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Can black people be racist?

This article is over 9 years, 3 months old
The right wing Daily Mail newspaper was beside itself last month as it pounced on the "racist" tirade of a black woman.
Issue 2322

The right wing Daily Mail newspaper was beside itself last month as it pounced on the “racist” tirade of a black woman.

The article came with a video of the woman on a crowded London bus hollering at her fellow passengers.

“My parents are fucking African, born in Jamaica,” she shouted. “And I’m fucking African, born in England and I can’t stand you white people, I tell you.” The woman was later arrested on suspicion of committing a racially aggravated public order offence.

For the Mail, this incident backed up its theory that “reverse racism” is as serious a problem as racism directed against black and Asian people. Unsurprisingly it claimed that “political correctness” stands in the way of a more even-handed approach.

But the idea that black and Asian people can be racist towards white people is wrong. It confuses a reaction to a racist society with racism itself.

It is true that black and Asian people sometimes respond to racial discrimination by saying that all white people are part of the problem. Some say all whites are inherently racist. They may even make crude jokes to this effect.

These ideas can impede the fight against racism. But they are not themselves racist.

Racism is more than simple prejudice, no matter how ugly or unpleasant. It is the combination of prejudice with power. It occurs when a group of people are discriminated against because they are seen as inferior.

According to racists, there is no escape for the members of this “subordinate race”. No matter what their individual qualities, they are all said to share the characteristics of a “second-rate” people.


The vast majority of people, black or white, aren’t in positions of power. Yet most of those who hire and fire staff, and make and implement policies that affect the lives of millions are white.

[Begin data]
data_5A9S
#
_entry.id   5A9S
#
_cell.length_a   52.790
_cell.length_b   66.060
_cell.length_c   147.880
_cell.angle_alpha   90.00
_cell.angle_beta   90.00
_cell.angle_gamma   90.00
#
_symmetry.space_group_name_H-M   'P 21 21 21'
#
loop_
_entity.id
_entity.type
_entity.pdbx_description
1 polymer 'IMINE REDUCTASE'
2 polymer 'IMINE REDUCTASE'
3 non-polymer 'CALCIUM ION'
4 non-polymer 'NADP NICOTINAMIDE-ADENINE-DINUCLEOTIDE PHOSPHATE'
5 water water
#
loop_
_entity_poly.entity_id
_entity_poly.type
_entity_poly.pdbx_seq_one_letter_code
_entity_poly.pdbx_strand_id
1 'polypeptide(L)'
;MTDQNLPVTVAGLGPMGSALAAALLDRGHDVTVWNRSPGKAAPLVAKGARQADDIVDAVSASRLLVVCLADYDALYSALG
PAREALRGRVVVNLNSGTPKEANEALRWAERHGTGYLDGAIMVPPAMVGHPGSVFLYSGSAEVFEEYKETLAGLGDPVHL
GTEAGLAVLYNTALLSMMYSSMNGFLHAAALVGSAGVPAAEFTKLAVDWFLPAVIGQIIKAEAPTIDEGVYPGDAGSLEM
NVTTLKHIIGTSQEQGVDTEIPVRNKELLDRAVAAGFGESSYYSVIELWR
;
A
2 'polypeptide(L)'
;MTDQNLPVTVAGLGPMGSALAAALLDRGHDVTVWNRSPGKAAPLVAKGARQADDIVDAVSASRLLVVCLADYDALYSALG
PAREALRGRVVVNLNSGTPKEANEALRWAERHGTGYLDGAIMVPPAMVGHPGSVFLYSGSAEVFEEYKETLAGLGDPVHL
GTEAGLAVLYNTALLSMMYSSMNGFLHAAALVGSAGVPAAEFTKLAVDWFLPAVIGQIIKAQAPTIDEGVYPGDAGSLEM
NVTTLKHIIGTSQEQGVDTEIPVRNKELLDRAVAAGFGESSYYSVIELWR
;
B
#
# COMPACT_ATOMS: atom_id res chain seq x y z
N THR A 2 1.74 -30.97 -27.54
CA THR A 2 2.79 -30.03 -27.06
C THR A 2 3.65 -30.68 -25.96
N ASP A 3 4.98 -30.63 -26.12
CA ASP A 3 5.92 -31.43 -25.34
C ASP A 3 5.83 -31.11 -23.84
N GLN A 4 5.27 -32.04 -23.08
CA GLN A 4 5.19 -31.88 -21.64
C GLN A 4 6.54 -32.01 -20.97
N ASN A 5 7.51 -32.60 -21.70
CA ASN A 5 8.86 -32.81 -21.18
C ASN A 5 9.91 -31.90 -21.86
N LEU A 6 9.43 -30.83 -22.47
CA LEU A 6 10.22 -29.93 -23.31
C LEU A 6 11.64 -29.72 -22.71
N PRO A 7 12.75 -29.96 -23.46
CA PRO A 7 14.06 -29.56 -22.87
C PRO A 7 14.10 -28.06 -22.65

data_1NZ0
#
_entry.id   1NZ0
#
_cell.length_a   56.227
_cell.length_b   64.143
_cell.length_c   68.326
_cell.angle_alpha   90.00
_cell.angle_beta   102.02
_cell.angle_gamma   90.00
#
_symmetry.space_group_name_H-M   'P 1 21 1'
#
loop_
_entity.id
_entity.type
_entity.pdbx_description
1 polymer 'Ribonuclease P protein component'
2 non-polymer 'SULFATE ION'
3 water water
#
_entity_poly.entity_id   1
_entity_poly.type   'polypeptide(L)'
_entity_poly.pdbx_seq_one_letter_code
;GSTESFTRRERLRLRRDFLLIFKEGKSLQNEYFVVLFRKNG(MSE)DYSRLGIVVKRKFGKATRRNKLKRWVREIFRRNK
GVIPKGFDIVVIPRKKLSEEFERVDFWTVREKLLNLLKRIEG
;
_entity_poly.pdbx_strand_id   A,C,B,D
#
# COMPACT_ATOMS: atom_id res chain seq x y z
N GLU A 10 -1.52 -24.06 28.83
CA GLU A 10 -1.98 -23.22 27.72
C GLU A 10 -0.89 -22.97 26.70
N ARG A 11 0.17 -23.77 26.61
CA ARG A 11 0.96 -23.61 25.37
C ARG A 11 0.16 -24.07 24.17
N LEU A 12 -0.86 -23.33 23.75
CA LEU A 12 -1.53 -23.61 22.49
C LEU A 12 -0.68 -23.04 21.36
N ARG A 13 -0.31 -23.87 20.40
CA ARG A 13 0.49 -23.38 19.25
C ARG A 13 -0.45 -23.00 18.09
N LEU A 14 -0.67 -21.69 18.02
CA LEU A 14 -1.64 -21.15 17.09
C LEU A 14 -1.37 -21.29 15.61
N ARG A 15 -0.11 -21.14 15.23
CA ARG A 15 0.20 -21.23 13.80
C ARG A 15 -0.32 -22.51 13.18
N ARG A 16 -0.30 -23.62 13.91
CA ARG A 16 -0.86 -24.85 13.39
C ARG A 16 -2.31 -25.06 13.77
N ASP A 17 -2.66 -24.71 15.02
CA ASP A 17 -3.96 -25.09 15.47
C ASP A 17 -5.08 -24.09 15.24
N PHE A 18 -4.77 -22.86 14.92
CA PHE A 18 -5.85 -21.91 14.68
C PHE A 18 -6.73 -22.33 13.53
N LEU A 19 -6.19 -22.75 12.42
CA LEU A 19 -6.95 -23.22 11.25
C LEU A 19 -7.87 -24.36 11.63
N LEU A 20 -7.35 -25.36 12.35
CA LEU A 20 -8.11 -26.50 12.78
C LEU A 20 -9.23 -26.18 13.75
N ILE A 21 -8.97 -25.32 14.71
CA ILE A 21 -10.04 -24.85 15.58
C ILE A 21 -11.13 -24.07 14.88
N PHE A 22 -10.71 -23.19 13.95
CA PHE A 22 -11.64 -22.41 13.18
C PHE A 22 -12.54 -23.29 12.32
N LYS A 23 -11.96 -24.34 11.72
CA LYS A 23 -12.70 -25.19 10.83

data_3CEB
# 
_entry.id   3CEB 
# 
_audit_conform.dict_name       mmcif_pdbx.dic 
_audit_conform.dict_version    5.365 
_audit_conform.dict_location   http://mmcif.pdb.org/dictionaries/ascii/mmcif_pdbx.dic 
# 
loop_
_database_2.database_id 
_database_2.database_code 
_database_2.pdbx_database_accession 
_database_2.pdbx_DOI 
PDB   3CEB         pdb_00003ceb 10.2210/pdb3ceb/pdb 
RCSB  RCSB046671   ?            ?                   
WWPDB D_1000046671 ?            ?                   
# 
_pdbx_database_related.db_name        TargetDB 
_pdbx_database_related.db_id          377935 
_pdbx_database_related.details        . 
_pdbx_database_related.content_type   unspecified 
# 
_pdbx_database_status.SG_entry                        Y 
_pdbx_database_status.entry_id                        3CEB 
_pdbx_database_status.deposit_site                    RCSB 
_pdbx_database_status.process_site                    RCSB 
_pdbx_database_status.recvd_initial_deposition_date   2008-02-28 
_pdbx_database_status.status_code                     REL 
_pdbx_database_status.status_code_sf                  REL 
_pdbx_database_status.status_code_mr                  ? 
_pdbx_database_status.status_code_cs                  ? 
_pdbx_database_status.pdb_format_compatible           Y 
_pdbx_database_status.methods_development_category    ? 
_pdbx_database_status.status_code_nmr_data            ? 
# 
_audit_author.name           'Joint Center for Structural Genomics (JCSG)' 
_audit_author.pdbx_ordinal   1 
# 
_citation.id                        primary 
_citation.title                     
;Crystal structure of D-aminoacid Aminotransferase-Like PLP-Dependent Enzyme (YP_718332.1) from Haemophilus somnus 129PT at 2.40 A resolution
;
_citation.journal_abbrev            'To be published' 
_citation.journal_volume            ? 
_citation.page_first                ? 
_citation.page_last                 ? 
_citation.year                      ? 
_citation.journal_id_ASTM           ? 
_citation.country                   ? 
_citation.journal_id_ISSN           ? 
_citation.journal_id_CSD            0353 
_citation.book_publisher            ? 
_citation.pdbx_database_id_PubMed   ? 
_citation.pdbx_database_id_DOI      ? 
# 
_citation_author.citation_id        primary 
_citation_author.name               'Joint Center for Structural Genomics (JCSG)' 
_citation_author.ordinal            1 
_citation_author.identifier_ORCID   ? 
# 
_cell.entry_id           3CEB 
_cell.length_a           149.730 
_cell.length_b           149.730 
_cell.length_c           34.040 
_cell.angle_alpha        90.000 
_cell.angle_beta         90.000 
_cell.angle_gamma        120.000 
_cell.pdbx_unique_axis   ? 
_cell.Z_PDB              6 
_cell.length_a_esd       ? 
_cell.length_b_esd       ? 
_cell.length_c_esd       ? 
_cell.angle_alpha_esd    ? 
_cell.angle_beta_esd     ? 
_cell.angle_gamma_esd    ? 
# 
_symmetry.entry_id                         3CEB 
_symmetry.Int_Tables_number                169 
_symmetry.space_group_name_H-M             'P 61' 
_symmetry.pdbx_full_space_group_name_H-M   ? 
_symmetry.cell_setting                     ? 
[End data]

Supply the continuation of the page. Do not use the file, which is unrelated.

Many among them hold racist views and they are given a chance to put their prejudices into action. And it’s not just racist individuals who discriminate—the capitalist state does too.

It is for these reasons that darker-skinned people are more likely to be out of work, in poor housing and the victims of racist policing. They are at the bottom of a racial hierarchy.

If a white person argues that all black people are illegal immigrants they are using racist ideas to side with the powerful against the oppressed.

Racism runs deep in capitalist society because it is such a crucial component of the system. That’s why black and Asian people can accept racist ideas about themselves and other oppressed people.

Even in the most racially mixed inner city areas there can be animosity between different groups that face state racism.

During last year’s riots in Birmingham there was a danger that African-Caribbean and Asian people would see each other as enemies. Yet both groups face racist harassment at the hands of a common enemy—the police.

The best way for anti-racists to alleviate this friction is to point out what unites us and our common history of fighting against racial oppression.

Only by waging the most uncompromising struggle against racism can we prove that most white workers are not prejudiced. Uniting all those who face exploitation and oppression is the best way to overcome racism.

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